2. An ideal terrarium should already be equipped with a special fixture, where you can install your reptile lighting. It doesn’t matter whether the equipment is meant for fluorescent strips or small bulbs. What’s important is that there is an allocated space to accommodate these vital devices. If you’re having problems with locating these cages, then you’d be surprised to learn that you’re more likely to find the perfect pet home in the aquarium section of the store.

3. Your reptile supplies should also fit inside the terrarium. While this is one of the factors, which should be at the top of your priority list, it is surprising to know that many owners overlook this fact, resulting to an overcrowded home or a messy interior decoration.

4. Common reptile supplies, such as the terrarium, are always available in the market with a wide range in price that is meant to satisfy everyone’s budget. However, when picking the perfect home, you should also take the time to check every aspect of the house, without looking at the expenses. This way, you know that your decision will not be influenced by your savings. Instead, you will be more driven to settle on a product based on its quality.

Considering these few tips is sure to guarantee that you will bring home the perfect terrarium for your beloved friends.

Exotic Birds: All About Purple Martin Housing

Purple Martins are the largest breed of swallows that nest typically in North America. These beautiful and exotic birds mostly depend on man-made or artificial housing like wood and aluminum houses mounted on poles or natural and artificial bird house gourds.

If you are thinking of being a host to these species of exotic birds you will not be disappointed. Setting up individual houses or even a small colony in an open space near your house like the back yard can be a highly rewarding experience.

Here are some of the different housing options that Purple martins prefer to nest in.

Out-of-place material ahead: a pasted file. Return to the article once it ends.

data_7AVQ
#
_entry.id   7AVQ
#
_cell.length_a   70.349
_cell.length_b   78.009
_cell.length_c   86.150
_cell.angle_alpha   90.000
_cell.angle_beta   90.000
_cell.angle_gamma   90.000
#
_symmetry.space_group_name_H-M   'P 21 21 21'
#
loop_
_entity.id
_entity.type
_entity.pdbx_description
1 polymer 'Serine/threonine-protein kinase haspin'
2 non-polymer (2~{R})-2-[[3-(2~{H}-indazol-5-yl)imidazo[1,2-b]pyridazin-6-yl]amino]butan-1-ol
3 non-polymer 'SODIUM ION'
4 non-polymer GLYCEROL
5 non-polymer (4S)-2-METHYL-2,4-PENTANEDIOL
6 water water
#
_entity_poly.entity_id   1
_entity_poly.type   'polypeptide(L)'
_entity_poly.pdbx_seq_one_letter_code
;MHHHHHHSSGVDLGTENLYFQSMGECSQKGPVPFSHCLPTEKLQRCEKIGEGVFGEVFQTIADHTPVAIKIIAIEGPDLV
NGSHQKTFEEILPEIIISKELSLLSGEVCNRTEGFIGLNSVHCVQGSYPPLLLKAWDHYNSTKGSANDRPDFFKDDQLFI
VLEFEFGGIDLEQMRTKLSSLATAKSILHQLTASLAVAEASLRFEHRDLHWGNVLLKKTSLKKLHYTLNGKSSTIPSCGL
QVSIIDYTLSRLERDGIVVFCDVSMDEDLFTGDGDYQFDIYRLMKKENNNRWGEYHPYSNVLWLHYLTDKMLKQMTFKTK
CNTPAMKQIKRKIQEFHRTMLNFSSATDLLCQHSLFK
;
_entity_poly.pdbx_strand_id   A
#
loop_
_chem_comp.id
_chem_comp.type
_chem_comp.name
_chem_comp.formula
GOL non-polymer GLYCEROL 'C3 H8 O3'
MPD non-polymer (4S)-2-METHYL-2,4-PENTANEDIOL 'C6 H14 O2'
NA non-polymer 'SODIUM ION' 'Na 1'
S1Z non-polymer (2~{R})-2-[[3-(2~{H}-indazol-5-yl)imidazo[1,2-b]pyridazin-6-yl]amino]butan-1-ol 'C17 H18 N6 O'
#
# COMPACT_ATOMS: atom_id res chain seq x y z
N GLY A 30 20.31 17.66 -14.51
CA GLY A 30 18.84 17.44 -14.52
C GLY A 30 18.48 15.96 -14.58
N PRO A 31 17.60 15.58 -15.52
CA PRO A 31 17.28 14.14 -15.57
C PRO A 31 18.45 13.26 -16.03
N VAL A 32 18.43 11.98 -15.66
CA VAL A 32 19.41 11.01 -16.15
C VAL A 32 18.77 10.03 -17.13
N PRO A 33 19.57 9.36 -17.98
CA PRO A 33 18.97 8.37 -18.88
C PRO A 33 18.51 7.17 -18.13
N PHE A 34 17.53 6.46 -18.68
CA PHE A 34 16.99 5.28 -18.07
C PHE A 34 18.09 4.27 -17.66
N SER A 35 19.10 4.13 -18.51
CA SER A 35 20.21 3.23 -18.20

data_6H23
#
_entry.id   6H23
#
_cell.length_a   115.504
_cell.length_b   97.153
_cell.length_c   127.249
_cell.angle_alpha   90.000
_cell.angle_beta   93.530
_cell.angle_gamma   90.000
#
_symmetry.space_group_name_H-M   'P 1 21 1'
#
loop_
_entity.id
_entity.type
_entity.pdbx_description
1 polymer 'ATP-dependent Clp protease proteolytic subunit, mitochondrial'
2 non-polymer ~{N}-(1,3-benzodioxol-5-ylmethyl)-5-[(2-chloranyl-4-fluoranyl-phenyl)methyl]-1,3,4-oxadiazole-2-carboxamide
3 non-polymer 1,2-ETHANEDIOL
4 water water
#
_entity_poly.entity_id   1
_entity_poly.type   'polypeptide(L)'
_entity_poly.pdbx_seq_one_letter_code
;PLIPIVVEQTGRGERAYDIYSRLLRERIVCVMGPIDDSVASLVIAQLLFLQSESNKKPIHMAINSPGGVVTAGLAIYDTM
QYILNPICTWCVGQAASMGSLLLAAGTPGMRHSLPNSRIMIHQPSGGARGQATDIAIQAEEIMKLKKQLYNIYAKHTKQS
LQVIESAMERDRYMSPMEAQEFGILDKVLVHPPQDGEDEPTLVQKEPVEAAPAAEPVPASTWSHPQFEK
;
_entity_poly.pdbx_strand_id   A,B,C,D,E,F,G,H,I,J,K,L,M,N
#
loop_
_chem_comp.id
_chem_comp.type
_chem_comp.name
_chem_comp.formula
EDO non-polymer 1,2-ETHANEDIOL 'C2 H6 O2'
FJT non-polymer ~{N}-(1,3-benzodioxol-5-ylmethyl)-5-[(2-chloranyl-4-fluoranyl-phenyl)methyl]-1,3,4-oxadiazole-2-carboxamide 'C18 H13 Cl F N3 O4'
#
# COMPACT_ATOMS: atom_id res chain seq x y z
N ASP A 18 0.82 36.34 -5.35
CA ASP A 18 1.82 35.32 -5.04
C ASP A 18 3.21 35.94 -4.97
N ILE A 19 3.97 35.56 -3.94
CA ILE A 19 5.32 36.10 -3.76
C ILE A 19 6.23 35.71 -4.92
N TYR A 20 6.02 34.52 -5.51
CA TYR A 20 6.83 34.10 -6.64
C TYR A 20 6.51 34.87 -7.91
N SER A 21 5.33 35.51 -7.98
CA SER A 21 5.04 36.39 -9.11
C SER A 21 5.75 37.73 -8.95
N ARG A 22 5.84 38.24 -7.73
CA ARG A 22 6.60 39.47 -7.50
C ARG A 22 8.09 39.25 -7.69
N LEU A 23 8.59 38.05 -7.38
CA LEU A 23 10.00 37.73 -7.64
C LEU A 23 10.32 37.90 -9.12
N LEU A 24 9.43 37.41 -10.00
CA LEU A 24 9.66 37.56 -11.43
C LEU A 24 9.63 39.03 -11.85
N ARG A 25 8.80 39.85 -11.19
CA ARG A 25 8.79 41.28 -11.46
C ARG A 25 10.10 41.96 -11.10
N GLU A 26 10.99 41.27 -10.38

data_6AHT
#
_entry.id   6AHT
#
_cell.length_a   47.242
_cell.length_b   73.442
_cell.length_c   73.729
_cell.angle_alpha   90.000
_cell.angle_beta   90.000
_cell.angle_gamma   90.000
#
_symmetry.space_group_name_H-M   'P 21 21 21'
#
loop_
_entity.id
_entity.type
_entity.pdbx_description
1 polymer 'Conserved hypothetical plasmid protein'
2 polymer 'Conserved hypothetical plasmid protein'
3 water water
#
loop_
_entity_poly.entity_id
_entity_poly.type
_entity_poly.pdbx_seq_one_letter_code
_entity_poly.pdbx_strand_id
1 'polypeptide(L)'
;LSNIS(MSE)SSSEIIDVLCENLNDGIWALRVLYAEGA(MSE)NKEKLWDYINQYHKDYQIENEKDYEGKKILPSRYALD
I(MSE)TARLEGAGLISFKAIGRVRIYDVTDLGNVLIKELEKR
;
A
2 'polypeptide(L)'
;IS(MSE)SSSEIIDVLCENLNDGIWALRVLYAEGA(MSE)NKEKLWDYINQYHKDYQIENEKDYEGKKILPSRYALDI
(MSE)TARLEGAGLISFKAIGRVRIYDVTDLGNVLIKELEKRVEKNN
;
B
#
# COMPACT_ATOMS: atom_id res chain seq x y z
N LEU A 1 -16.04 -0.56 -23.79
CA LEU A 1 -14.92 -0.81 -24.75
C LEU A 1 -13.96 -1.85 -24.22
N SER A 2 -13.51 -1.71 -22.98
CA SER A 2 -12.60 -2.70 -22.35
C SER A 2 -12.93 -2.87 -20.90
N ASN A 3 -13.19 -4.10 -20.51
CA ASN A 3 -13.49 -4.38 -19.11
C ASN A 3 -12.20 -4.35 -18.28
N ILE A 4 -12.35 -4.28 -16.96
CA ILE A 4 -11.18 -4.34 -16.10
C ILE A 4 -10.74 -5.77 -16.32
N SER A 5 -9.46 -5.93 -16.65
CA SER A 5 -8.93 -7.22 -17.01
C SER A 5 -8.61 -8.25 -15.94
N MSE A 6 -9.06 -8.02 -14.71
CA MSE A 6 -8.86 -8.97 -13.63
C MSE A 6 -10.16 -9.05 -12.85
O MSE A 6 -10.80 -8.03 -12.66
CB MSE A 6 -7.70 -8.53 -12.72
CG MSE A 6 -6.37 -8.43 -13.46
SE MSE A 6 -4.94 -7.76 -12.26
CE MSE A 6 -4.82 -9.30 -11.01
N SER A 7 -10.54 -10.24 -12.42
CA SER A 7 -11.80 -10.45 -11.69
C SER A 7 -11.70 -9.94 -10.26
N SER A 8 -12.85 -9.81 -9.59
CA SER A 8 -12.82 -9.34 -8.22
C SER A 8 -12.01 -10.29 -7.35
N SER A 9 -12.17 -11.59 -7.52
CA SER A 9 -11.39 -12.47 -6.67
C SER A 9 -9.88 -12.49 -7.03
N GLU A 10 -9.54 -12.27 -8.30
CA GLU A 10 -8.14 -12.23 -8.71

Aluminum Houses:

As far as housing Purple martins go, selecting the right size house is essential. Aluminum houses for martins are not only heavy duty and durable but also have openings on all four corners. Providing spacious housing like this for the birds to perch on not only increases the potential of occupancy by them but also does away with territorial issues.

Wood Houses:

Many Martin hobbyists also prefer to go with wooden houses, mainly because it has two design features that help attract them. The first one is that wooden houses can be lowered or raised vertically without making it tip over. Secondly, the nesting spaces inside are easily accessible, which allows a person to remove any unwanted pests or other species of birds. This also allows the houses to be monitored without disturbing or damaging the nests.

PVC Plastic Houses:

For the first time their hobbyist, going with the plastic houses will be the perfect and cheapest way to start off your Bird’s colony. PVC houses are made out of hard plastic that is durable and pleasant to look at. They are also extremely easy to assemble and provide UV protection.

Gourds:

Bird house gourds have always been popular among Purple’s hobbyists. Today, you can easily grow natural gourds in your backyard with proper information. The advantage of having a gourd is that they do not attract other bird species like sparrows or starlings that can cause problems for the Purple martin colony.

Gourds are usually painted white to reflect heat and provide a cool environment for them to nest in. Plastic gourds enable the owners to access inner reaches of purple martin houses by way of a movable vent cap and extra access entrances for regular clean-ups and nest checks.

Most of the Purple Martin houses have Starling or round openings, door plugs, front porches and internal predator guards. By carefully reading and understanding the importance of getting the right kind of housing you can ensure that the Birds will come to nest in your colony every year.